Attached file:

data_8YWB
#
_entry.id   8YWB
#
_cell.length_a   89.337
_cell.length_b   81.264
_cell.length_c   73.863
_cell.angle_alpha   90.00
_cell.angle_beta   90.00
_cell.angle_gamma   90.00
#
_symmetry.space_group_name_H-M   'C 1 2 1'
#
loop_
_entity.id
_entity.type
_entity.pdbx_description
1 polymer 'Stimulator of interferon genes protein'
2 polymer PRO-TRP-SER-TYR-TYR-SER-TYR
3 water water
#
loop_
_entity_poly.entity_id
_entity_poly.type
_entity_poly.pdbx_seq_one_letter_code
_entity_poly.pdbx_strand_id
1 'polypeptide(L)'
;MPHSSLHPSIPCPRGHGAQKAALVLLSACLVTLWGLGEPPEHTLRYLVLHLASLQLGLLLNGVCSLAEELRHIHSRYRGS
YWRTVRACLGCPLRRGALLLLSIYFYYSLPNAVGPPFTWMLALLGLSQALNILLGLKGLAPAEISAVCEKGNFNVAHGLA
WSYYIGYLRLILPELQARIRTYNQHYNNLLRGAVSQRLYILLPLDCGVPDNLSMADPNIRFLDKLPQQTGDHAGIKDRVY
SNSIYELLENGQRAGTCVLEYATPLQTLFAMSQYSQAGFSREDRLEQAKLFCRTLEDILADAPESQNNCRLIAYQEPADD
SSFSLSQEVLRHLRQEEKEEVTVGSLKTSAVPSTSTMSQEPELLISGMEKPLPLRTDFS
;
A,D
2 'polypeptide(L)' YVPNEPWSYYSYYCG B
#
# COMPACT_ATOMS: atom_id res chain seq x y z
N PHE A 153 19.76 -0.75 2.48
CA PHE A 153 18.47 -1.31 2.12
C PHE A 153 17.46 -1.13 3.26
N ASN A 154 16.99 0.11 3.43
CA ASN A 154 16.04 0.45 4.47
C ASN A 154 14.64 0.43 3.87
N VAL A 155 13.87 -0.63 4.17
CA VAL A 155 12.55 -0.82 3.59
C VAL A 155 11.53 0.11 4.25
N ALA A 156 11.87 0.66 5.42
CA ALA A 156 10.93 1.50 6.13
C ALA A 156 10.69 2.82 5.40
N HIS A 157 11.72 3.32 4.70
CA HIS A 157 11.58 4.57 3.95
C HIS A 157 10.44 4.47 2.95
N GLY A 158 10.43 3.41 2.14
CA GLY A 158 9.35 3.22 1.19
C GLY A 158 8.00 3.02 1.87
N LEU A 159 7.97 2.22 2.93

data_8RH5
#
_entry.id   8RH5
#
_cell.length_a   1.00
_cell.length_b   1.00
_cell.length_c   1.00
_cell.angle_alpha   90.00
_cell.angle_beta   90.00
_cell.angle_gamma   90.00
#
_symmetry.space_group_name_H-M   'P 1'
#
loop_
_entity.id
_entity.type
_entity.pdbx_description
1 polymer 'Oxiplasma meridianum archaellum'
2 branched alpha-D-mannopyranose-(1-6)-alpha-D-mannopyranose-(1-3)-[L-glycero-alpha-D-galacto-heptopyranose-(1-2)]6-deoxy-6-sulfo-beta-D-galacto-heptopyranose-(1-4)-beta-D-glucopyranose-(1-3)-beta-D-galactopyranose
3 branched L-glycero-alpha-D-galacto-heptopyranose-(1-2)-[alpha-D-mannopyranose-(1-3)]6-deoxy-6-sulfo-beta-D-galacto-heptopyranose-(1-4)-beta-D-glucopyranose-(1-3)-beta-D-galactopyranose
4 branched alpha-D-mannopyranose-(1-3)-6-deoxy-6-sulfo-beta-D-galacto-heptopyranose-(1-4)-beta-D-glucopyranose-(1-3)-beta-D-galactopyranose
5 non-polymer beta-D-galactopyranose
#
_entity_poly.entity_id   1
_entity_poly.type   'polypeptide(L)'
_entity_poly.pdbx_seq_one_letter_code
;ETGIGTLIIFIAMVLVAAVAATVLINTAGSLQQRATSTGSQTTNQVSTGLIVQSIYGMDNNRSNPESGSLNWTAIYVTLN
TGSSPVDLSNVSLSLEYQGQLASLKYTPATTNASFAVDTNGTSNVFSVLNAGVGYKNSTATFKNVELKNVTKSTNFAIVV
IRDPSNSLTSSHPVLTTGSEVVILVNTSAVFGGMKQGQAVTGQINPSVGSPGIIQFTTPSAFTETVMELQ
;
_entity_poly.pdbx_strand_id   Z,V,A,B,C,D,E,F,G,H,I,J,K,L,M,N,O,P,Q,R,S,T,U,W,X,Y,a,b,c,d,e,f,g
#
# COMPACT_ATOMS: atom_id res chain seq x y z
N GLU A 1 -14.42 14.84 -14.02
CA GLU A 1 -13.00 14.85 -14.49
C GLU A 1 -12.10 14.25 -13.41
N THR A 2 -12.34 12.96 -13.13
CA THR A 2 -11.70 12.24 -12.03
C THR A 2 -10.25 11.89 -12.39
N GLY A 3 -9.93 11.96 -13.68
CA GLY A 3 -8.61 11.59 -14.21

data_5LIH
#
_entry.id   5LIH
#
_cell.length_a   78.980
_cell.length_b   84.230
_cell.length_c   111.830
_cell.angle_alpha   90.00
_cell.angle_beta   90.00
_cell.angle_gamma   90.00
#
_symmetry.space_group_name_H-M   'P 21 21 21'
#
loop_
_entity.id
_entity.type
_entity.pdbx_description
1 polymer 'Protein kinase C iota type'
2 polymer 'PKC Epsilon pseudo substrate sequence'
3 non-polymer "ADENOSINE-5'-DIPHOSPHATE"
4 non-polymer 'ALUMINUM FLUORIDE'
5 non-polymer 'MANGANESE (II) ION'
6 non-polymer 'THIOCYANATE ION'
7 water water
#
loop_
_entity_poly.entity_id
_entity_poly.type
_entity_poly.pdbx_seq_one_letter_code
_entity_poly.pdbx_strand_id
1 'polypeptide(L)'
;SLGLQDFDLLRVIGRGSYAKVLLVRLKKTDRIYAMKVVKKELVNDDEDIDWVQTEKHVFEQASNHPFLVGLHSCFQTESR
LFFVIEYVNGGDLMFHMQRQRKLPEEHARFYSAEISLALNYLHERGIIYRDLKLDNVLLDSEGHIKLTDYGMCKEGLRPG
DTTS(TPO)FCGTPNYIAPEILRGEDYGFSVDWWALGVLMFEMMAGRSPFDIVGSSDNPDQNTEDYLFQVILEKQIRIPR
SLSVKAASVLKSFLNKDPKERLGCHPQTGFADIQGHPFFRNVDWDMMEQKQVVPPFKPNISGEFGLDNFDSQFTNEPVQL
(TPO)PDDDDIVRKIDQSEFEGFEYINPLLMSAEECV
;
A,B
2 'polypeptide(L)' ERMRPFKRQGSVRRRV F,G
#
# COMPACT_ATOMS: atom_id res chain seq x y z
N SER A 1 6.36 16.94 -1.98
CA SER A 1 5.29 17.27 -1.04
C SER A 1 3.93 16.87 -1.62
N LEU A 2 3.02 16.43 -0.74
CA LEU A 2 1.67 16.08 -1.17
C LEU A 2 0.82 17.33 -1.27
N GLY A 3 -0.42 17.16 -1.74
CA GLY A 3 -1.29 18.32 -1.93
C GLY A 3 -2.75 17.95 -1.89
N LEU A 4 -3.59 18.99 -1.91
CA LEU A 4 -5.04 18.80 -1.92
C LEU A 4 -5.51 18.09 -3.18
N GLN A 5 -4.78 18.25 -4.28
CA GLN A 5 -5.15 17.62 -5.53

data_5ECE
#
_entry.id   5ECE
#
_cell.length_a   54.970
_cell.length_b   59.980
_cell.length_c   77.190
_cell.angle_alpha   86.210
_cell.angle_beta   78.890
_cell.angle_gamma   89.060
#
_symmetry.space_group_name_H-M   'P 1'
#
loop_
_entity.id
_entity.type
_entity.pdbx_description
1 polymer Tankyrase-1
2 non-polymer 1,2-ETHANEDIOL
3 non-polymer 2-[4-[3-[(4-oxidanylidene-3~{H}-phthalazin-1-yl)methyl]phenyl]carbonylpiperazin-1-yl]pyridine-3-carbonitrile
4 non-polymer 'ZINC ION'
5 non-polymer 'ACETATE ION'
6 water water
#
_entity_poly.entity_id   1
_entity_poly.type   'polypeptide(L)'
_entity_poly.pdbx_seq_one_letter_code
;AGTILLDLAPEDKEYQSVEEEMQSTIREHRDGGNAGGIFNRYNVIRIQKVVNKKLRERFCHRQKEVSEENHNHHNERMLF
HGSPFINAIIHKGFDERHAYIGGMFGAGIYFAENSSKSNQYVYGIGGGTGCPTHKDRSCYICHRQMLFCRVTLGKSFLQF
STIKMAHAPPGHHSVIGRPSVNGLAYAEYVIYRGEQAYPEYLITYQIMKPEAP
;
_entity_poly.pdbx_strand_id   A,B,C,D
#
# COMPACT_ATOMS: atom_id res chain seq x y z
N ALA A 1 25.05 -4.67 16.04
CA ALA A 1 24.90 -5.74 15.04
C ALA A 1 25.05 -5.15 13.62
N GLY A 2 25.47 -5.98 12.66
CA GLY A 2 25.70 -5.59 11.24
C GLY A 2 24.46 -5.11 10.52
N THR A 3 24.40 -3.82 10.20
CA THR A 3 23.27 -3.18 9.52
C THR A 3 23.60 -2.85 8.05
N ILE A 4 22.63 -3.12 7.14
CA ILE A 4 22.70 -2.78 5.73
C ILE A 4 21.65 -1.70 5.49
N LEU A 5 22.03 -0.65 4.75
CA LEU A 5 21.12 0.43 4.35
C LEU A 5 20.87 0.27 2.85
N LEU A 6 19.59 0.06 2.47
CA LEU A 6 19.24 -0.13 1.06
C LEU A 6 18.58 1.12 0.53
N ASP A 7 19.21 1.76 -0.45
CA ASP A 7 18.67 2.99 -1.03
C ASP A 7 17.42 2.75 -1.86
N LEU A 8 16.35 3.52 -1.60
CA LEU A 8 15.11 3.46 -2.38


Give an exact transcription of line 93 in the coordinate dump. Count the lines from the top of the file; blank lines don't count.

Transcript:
N THR A 2 -12.34 12.96 -13.13